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Eating In Concrete Tubes Is Not As Dystopian As It Sounds

Illustration for article titled Eating In Concrete Tubes Is Not As Dystopian As It Sounds

Pretty much anyone who walks into a bar or diner in a group is scanning for a booth. It's just nicer to eat five plates of cheese fries in your own space. And the architects at Australian firm Techne clearly agree because they used concrete pipes to create seating spaces in the redesigned bar at Melbourne's Prahran Hotel. Finally some privacy.

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The large pipes allow the structure of the building to simultaneously provide internal spaces, perfect for individual tables. As part of a design overhaul, the hotel demolished its previous extension from the 1970s and replaced it with two-stories-worth of concrete pipes, seventeen in all. The design lets in a lot of light and a central courtyard creates flow to outside spaces. Concrete pipes sound like a kind of oppressive leisure environment at first, but between the wood panelling, leather banquettes and gently sloped walls the ambience is probably pretty great. [My Modern Met]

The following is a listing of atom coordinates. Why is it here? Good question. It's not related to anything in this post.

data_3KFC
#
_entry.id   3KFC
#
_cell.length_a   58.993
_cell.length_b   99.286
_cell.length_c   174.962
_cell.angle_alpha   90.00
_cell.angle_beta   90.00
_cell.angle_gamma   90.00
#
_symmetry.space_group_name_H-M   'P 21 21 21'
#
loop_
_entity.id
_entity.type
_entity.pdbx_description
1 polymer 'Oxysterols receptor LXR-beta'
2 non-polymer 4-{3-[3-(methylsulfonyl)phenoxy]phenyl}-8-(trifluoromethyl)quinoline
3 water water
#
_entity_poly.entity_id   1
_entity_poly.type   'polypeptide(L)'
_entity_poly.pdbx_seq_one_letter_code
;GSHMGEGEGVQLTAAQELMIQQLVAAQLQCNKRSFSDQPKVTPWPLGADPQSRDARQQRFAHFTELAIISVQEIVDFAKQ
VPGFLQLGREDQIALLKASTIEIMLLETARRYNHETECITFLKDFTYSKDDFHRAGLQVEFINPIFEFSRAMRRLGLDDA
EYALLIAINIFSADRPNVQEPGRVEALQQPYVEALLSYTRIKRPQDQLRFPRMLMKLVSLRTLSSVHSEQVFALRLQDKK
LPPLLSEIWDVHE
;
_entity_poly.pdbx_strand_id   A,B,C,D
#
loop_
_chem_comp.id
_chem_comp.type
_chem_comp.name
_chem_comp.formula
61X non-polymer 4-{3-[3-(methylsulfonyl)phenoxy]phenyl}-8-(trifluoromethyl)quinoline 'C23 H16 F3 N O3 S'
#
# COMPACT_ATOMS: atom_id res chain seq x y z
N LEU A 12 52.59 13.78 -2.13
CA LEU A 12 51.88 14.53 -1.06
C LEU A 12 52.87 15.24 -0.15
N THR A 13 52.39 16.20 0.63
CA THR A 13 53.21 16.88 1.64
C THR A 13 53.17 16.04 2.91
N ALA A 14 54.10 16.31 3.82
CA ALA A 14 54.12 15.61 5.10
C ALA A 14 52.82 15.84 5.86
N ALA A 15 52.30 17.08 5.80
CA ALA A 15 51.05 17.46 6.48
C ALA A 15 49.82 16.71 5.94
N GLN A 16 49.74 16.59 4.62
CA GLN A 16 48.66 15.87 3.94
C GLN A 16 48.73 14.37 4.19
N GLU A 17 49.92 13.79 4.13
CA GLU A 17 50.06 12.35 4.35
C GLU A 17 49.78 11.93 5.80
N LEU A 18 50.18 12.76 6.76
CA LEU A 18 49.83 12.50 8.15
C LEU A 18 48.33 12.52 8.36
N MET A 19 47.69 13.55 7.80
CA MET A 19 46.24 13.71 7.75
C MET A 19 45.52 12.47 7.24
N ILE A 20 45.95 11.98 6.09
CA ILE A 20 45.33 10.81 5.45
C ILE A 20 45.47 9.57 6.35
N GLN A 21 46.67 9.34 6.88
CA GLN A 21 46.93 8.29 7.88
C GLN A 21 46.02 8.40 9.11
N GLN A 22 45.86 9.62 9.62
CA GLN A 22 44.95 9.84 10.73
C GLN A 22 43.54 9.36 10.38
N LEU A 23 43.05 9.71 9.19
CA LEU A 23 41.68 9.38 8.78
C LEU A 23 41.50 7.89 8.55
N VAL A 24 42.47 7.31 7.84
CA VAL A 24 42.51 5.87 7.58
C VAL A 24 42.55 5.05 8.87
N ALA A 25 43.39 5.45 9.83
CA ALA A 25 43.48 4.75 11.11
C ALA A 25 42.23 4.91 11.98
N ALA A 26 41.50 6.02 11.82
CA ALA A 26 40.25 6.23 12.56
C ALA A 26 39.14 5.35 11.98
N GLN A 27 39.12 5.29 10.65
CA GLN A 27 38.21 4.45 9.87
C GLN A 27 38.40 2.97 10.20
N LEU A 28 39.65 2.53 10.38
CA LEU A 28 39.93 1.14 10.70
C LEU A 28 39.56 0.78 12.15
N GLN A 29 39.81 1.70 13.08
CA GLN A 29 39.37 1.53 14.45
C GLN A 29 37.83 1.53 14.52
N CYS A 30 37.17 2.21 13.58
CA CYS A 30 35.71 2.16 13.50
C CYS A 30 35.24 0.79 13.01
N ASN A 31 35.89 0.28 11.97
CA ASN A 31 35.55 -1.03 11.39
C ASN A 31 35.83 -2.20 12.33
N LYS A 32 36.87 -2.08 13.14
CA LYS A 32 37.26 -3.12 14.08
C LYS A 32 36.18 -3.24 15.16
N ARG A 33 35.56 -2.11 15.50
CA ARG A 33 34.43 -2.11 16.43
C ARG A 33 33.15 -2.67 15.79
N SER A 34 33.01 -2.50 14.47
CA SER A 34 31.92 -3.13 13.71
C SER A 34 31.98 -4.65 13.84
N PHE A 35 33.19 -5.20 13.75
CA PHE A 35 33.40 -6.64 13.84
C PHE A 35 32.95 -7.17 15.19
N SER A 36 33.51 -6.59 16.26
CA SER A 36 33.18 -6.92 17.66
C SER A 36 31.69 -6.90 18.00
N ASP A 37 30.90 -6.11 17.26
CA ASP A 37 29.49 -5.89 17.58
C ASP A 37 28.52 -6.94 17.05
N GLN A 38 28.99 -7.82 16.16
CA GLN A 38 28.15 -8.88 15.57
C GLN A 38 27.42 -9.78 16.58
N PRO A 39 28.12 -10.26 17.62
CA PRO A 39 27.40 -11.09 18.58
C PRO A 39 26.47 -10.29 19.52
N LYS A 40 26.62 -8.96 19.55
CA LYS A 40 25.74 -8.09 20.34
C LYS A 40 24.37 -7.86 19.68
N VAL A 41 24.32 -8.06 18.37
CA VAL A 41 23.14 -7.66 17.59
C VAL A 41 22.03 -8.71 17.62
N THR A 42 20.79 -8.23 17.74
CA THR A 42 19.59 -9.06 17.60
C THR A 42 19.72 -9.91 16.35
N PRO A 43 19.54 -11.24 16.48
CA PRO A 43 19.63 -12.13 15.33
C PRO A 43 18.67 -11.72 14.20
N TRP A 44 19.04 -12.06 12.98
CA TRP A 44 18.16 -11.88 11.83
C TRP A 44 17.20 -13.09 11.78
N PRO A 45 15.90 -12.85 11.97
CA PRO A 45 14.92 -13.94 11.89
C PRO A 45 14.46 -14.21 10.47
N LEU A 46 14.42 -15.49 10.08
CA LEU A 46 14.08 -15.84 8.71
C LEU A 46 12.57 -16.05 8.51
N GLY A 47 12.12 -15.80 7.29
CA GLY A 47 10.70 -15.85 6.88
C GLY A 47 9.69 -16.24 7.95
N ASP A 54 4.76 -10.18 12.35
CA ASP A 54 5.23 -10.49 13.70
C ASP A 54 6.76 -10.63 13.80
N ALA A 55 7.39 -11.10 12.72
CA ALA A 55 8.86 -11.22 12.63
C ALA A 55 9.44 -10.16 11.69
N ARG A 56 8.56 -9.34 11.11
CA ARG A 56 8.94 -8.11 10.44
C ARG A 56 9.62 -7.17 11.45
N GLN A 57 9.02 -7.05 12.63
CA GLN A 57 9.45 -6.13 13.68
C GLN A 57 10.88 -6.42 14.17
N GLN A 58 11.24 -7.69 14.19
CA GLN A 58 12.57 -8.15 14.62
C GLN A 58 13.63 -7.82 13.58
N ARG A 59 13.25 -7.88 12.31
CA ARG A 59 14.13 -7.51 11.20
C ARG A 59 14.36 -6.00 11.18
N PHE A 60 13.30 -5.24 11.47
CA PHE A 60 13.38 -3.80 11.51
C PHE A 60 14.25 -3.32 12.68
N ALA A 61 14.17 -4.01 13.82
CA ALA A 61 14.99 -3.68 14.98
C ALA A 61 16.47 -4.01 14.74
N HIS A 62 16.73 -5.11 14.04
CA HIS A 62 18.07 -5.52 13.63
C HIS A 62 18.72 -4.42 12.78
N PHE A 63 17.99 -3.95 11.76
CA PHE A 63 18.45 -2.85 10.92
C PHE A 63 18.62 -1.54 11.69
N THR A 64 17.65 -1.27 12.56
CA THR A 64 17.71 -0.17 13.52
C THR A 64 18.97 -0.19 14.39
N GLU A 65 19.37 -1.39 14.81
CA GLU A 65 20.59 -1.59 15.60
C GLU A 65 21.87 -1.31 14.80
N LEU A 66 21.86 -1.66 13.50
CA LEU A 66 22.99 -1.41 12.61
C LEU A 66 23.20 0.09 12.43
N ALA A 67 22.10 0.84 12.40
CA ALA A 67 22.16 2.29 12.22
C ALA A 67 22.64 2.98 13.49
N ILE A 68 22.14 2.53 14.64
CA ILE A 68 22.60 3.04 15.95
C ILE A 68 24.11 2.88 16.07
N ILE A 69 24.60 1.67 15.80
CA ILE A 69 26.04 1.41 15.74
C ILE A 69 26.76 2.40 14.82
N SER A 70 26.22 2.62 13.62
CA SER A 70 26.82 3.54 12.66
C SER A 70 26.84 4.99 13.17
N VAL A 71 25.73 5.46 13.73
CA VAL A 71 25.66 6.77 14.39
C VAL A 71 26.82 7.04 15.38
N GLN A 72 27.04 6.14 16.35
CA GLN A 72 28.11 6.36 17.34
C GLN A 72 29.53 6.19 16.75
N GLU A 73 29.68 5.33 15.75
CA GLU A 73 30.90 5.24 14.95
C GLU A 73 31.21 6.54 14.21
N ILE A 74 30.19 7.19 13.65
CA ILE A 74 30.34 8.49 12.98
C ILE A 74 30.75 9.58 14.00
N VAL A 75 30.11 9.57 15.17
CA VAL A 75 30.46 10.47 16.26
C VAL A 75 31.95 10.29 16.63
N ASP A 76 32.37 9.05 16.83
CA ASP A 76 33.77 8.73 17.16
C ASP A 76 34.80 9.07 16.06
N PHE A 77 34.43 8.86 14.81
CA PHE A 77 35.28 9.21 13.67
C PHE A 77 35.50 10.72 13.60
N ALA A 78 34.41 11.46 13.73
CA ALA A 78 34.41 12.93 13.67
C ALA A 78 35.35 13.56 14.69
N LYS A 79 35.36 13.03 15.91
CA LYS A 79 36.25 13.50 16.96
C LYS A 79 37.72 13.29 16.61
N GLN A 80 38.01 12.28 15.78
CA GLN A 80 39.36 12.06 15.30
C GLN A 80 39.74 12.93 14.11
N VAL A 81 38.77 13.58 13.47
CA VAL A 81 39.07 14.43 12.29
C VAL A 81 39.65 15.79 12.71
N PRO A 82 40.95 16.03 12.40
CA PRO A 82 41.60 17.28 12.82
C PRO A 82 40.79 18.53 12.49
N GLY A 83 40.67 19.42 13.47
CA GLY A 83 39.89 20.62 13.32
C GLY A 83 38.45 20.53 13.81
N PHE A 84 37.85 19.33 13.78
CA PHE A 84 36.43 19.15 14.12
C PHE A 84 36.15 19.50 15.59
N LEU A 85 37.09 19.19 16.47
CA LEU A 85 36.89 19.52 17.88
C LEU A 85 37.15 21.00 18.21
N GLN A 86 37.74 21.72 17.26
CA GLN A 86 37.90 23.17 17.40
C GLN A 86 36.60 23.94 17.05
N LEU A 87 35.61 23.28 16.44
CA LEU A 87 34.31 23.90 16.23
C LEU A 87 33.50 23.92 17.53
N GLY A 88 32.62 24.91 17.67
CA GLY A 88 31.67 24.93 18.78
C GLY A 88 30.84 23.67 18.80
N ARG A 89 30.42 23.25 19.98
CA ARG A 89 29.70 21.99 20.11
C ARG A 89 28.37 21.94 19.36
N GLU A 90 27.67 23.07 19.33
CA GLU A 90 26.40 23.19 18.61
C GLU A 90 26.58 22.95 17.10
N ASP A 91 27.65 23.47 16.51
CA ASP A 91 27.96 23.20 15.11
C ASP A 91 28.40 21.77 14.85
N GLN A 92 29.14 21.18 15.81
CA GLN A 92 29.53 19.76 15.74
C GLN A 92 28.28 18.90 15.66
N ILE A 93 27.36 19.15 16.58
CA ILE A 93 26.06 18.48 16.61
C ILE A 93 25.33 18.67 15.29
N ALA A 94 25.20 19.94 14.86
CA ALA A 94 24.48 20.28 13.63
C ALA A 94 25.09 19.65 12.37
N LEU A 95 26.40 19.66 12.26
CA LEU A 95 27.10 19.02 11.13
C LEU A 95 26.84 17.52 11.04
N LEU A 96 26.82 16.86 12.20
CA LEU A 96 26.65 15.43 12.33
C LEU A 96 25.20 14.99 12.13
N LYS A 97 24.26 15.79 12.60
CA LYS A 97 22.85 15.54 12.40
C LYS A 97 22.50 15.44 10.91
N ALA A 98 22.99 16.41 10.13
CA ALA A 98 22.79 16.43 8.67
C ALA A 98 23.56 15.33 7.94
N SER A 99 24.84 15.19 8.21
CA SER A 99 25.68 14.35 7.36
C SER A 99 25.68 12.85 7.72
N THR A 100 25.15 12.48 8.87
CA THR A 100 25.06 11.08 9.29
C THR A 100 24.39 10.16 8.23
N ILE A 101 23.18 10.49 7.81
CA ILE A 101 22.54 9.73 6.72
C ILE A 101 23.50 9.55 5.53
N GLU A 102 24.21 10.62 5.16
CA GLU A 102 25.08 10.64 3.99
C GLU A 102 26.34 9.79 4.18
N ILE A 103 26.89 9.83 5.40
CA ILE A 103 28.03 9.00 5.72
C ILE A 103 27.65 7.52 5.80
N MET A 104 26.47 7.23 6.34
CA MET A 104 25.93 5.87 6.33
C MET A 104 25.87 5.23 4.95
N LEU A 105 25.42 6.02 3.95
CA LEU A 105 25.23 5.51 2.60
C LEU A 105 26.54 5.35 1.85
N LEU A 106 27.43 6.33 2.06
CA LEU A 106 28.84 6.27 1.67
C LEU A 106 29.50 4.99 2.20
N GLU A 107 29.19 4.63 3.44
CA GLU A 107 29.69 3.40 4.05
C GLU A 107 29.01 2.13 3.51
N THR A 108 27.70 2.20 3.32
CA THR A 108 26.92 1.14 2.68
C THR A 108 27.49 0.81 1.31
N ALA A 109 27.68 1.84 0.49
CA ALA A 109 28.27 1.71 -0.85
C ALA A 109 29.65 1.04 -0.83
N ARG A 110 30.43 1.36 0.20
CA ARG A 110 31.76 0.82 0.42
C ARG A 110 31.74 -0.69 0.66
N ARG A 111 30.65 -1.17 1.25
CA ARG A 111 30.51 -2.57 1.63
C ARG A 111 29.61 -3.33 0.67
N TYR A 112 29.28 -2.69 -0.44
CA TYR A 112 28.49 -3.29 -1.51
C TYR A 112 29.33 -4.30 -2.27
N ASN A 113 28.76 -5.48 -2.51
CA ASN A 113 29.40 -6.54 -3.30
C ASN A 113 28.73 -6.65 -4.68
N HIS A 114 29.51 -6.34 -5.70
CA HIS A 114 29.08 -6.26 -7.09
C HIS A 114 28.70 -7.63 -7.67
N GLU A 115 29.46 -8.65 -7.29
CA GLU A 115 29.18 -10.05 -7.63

Illustration for article titled Eating In Concrete Tubes Is Not As Dystopian As It Sounds
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Photos from The Prahran Hotel

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DISCUSSION

steverman
Chip Skylark of Space

The model they made for the client, when they made their proposal presentation was likely made of toilet paper tubes like every 9 year old when they make house models for school projects.